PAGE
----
`Forward movement` in resolving crisis over Nasheed: India
India said there was "forward movement" in the resolution of the situation arising out of Mohamed Nasheed remaining holed up in the Indian mission for the tenth day.
Male: India on Friday said there was "forward movement" in the resolution of the situation arising out of Mohamed Nasheed remaining holed up in the Indian mission for the tenth day even as Maldivian Prosecutor General stood firm and ruled out dropping charges against the ex-President.
The "forward movement" came after a high-level team, headed by Harsh Vardhan Shringla, Joint Secretary in the Ministry of External Affairs and officials of its legal division, arrived in Male two days ago and met with top Maldivian Ministers and various other stakeholders in a bid to end the stalemate.
"These interactions have provided some forward movement and the team continues to work further on the available inputs so that the matter could be resolved to satisfaction," the Indian High Commission said in a statement here.
From February 20, 2013, when they arrived, the delegation along with the High Commissioner DM Mulay, have held discussions with several senior representatives of the Maldivian government, leaders of all major political parties and heads of independent institutions.
"The delegation has received cooperation from the Government of Maldives and all other stakeholders, who have agreed to work in the spirit of understanding and the close cooperation that exists between the two countries," it said.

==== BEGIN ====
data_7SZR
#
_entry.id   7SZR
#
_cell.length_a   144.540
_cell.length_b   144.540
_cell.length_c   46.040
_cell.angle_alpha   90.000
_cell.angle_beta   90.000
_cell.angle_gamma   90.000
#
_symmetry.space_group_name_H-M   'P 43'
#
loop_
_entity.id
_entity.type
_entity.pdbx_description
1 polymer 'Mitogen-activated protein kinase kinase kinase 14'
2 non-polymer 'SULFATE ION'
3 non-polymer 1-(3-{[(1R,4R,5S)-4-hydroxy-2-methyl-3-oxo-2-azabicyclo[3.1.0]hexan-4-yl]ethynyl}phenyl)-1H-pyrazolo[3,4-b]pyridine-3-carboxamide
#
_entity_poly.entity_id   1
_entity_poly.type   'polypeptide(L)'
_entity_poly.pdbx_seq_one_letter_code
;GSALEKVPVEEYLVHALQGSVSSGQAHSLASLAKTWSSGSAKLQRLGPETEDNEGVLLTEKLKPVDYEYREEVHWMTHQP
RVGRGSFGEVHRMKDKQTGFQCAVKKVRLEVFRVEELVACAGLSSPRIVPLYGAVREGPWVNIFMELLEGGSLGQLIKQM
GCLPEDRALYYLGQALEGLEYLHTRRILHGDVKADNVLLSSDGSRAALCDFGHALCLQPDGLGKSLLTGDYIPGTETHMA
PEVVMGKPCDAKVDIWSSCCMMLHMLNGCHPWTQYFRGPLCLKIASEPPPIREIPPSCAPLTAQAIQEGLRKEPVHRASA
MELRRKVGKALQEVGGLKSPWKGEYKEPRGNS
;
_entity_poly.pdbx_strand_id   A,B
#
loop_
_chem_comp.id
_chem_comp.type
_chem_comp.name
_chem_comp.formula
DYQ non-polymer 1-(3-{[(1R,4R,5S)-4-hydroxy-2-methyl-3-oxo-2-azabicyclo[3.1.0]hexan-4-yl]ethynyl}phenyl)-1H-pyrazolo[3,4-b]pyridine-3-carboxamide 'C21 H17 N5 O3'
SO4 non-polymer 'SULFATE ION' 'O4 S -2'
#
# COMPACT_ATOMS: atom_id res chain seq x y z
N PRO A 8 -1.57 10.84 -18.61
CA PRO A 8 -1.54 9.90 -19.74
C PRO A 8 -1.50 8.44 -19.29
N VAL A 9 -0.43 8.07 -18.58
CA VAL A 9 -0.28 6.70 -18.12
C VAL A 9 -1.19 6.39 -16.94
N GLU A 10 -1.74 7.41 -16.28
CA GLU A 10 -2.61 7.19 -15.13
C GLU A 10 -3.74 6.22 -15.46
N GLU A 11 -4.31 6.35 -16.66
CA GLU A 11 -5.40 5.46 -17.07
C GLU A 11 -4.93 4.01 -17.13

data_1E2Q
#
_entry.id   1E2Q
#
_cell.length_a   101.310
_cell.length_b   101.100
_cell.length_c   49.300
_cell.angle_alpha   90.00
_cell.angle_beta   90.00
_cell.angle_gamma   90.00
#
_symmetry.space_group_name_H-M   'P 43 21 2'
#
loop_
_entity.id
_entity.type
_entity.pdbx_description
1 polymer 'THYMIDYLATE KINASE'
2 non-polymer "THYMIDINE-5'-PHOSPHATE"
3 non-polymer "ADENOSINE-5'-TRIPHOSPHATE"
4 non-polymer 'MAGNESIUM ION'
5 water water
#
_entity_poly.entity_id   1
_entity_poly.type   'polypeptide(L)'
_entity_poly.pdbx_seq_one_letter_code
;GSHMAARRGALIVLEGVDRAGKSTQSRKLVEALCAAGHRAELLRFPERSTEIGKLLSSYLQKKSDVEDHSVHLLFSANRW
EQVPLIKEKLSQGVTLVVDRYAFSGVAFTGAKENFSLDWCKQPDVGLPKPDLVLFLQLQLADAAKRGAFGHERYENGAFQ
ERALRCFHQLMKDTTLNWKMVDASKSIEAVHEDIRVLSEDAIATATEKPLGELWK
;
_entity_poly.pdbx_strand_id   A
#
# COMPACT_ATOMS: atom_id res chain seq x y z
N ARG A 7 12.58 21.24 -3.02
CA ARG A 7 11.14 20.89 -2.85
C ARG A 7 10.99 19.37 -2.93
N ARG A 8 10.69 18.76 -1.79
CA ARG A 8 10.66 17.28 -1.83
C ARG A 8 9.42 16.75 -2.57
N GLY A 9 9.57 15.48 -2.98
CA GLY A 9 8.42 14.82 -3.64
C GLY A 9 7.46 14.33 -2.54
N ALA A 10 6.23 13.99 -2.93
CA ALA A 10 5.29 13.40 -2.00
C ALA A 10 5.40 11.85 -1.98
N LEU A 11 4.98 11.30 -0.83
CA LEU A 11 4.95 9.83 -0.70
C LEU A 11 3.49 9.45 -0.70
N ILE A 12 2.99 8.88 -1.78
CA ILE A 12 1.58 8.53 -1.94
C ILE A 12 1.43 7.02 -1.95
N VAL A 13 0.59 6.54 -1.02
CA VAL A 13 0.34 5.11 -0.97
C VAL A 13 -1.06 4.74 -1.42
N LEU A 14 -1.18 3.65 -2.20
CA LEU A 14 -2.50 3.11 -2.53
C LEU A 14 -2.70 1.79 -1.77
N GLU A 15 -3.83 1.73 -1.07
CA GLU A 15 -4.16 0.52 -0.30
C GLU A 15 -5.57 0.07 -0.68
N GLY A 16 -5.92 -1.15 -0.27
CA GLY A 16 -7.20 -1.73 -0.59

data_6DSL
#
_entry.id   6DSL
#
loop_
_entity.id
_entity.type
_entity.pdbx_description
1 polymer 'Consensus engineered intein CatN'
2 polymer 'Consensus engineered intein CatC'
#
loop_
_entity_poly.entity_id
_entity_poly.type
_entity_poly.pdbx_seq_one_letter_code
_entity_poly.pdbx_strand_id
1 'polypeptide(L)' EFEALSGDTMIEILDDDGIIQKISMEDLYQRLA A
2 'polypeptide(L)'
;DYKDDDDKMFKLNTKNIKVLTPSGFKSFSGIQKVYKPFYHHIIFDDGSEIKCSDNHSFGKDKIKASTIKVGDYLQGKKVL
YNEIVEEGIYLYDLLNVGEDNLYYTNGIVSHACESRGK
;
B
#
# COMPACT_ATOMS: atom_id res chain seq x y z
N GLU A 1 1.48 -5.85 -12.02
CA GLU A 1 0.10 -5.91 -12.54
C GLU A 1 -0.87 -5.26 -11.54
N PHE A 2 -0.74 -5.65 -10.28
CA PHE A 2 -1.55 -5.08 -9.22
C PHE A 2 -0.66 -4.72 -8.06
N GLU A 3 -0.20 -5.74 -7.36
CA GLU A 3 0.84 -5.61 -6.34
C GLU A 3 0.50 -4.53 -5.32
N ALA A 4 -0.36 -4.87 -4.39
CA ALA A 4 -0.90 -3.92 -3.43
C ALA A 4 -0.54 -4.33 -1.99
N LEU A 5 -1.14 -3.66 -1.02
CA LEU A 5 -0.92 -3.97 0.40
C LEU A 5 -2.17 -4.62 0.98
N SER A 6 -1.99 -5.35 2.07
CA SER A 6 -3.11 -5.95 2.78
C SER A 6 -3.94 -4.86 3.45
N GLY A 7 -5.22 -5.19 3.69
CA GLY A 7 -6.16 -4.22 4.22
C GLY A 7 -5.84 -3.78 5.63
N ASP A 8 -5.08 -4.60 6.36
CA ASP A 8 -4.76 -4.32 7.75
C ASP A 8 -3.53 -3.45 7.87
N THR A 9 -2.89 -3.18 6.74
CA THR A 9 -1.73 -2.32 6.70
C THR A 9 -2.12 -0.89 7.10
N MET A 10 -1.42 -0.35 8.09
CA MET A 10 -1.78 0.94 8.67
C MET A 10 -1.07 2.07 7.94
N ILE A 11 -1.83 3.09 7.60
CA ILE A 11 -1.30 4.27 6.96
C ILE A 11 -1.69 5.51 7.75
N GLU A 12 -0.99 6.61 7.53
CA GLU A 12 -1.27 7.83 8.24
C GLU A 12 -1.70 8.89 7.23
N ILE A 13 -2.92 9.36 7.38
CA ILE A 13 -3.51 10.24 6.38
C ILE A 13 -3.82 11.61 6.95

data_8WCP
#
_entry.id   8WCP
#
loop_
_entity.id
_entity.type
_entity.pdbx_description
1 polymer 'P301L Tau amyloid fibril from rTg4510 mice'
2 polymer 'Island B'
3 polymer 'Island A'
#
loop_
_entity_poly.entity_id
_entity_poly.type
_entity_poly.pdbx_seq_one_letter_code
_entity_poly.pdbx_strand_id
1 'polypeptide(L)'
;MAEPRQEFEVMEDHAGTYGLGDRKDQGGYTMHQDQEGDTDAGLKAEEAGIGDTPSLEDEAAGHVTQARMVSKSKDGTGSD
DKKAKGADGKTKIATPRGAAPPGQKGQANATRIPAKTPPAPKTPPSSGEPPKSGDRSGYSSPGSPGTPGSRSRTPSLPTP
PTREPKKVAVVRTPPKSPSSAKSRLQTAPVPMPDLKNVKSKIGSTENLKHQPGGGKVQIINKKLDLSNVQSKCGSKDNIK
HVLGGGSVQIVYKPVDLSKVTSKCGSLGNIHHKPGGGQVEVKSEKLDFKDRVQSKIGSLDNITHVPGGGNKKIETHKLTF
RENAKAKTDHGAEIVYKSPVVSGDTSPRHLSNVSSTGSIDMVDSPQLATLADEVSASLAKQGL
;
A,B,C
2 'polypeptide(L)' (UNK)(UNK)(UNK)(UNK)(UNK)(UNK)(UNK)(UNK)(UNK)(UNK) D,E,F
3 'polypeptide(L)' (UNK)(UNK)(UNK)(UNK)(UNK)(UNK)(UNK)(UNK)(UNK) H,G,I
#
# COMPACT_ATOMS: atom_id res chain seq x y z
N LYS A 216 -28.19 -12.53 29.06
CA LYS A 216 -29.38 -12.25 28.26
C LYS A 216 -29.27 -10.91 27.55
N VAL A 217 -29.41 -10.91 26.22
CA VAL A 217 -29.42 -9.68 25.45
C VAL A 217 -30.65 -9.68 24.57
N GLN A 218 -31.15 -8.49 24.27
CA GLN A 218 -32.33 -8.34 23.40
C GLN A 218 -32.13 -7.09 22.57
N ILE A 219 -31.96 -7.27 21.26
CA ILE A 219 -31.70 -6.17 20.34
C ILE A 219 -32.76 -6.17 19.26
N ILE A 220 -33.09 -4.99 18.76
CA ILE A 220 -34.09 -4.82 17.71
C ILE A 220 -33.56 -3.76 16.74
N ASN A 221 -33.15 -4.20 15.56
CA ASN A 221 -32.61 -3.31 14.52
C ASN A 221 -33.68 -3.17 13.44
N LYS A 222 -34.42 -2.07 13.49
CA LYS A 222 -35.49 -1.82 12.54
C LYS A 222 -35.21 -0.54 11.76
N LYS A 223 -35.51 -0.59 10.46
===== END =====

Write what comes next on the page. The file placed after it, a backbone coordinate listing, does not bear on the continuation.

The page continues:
The statement came even as Prosecutor General Ahmed Muizzu said despite discussions with Shringla, no decision has been made to drop the charges against Nasheed.
Muizzu insisted that he is not even considering to drop the charges against Nasheed, according to a daily here.
When asked whether Shringla had pushed to drop the charges against Nasheed, Muizzu said "we all know what their stand is don`t we?"
But he refused to publicly comment on the subject. Muizzu further said the decision to delay Nasheed`s trial was up to the court and stressed he would not interfere in the matter, the daily said.
President Mohamed Waheed had yesterday refused to meet the Indian foreign office team citing "busy schedule".
Nasheed has been in the Indian Mission since February 13 to evade arrest after he failed to appear in court on charges of detaining Chief Criminal Judge Abdulla Mohamed while he was president, which his party considers politically motivated and designed to disqualify him from politics.